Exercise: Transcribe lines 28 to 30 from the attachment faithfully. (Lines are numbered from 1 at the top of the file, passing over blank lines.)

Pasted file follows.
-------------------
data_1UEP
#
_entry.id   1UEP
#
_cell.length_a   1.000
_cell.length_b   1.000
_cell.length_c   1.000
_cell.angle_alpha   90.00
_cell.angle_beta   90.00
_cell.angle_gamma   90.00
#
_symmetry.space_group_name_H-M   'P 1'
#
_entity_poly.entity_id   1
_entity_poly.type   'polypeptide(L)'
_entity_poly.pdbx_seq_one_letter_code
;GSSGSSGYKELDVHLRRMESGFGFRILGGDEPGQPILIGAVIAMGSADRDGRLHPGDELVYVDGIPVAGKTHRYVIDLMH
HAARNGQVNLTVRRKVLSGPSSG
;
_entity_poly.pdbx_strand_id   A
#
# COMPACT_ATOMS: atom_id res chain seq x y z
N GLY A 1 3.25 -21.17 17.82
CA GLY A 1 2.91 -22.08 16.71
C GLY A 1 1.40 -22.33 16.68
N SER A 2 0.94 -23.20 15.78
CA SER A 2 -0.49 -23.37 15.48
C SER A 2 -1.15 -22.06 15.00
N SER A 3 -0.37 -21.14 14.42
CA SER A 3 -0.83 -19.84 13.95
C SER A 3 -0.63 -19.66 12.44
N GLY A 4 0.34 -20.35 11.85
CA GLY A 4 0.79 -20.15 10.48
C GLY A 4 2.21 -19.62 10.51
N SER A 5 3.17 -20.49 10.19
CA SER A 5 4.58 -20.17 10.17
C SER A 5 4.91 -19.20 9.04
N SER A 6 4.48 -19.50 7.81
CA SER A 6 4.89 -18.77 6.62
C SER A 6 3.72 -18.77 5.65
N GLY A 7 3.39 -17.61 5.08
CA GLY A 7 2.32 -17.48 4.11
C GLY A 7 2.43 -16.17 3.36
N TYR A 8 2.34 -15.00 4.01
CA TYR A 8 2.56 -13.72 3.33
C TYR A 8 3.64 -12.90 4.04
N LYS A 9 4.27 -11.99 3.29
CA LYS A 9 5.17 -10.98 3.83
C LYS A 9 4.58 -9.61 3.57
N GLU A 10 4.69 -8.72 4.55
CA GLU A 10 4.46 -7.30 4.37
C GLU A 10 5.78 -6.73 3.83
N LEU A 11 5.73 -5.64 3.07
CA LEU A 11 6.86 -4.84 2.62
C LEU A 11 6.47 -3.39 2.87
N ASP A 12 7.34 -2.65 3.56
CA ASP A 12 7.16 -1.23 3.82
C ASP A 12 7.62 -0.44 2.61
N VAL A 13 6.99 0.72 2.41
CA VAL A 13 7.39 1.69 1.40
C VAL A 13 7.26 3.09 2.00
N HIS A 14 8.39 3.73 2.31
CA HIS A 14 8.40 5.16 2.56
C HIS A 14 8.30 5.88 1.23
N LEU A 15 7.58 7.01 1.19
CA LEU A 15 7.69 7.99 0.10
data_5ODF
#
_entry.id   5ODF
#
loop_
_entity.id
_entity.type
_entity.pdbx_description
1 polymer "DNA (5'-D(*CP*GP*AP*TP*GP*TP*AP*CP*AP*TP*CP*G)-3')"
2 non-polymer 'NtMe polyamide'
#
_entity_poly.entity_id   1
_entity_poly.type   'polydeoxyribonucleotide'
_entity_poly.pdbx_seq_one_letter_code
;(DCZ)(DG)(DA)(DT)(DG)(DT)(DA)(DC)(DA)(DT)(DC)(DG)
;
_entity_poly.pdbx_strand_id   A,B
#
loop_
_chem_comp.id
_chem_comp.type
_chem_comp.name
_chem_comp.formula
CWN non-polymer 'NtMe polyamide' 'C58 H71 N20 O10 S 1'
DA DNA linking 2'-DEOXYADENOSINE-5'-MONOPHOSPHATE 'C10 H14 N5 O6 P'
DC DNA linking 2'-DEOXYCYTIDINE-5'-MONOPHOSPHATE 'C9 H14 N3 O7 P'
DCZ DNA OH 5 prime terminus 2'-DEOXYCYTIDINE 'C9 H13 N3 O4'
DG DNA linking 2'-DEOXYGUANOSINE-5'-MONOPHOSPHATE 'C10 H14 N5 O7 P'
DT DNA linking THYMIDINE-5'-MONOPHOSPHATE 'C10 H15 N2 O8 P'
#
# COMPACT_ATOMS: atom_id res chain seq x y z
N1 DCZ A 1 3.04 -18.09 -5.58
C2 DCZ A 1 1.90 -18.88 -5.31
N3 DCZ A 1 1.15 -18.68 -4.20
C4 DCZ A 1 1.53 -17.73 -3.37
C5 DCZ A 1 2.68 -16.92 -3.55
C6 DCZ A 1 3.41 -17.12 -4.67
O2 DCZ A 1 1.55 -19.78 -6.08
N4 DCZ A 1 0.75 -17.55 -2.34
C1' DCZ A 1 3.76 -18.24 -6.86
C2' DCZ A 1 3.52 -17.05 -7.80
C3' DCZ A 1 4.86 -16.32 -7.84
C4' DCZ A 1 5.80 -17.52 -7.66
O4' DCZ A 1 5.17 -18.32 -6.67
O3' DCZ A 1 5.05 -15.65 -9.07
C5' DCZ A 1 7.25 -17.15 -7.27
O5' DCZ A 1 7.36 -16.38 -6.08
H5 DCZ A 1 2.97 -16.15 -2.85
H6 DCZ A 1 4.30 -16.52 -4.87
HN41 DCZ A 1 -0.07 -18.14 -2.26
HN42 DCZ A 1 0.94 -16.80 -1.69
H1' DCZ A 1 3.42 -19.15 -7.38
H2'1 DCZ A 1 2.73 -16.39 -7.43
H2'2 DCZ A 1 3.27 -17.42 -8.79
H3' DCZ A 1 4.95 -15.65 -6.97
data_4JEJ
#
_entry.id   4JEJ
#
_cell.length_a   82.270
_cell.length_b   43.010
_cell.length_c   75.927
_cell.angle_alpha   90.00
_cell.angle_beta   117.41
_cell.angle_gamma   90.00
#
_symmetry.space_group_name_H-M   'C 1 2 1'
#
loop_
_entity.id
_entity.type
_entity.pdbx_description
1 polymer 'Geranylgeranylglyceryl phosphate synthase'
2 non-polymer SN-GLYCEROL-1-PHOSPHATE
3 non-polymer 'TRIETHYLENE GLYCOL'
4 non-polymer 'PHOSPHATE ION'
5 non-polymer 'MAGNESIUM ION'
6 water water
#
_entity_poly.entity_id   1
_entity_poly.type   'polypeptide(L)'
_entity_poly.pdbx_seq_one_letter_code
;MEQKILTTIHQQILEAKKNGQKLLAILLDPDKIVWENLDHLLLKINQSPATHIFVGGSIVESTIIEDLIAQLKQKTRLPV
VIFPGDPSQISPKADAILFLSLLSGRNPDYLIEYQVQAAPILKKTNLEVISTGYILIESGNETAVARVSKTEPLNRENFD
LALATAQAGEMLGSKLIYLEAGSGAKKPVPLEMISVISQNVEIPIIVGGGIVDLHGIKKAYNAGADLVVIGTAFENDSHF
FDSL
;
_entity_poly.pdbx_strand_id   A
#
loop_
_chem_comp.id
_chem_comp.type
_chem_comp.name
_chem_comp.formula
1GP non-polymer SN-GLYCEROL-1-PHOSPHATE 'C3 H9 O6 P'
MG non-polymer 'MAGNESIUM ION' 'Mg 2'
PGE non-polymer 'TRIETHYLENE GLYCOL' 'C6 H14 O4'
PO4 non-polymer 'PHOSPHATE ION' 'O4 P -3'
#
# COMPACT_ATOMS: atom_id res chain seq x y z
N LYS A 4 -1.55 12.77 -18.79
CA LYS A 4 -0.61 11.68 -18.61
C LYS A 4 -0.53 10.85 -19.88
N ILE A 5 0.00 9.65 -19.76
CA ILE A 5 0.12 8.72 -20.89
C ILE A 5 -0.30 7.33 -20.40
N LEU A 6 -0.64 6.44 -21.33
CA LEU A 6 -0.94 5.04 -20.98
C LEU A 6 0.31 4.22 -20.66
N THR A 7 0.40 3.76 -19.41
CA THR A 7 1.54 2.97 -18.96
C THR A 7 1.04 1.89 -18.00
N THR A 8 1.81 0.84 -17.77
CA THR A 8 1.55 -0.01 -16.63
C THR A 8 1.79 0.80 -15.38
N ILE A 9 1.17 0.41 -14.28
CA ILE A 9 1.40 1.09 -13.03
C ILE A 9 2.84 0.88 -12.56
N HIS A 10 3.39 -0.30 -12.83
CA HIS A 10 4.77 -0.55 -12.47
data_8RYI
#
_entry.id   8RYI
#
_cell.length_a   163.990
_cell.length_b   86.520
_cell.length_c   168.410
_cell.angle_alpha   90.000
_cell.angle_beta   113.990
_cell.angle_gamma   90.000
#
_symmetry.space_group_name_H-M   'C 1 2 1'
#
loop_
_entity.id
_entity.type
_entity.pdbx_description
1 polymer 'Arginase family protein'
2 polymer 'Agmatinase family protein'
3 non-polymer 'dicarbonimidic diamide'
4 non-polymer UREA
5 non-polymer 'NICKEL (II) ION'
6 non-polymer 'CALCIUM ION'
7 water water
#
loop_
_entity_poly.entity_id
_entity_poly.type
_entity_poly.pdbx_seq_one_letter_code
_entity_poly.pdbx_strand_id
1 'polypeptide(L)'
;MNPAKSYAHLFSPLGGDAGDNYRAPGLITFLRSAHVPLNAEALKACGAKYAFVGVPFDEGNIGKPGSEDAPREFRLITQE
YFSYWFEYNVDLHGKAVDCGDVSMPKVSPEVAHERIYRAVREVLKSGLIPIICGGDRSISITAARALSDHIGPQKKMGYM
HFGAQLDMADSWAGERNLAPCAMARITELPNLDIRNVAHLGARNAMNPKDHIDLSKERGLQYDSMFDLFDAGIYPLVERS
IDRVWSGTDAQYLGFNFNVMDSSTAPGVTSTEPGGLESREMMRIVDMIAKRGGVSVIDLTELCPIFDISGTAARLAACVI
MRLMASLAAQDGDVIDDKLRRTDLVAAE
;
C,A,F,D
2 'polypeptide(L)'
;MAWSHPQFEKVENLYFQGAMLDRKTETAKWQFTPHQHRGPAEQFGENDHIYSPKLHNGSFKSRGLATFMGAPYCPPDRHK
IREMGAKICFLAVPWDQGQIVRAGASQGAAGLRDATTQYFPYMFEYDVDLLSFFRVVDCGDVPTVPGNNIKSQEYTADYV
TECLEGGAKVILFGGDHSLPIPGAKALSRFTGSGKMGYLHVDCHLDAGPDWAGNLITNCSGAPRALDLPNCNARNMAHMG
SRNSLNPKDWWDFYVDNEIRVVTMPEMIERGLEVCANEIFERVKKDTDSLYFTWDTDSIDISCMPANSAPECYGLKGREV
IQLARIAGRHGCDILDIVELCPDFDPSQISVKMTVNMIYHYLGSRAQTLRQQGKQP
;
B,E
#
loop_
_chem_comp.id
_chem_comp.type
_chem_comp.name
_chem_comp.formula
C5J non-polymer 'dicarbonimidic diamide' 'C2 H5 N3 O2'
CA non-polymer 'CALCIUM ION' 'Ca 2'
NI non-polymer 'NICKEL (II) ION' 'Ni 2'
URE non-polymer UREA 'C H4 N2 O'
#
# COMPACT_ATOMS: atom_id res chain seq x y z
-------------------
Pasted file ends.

C SER A 2 -1.15 -22.06 15.00
N SER A 3 -0.37 -21.14 14.42
CA SER A 3 -0.83 -19.84 13.95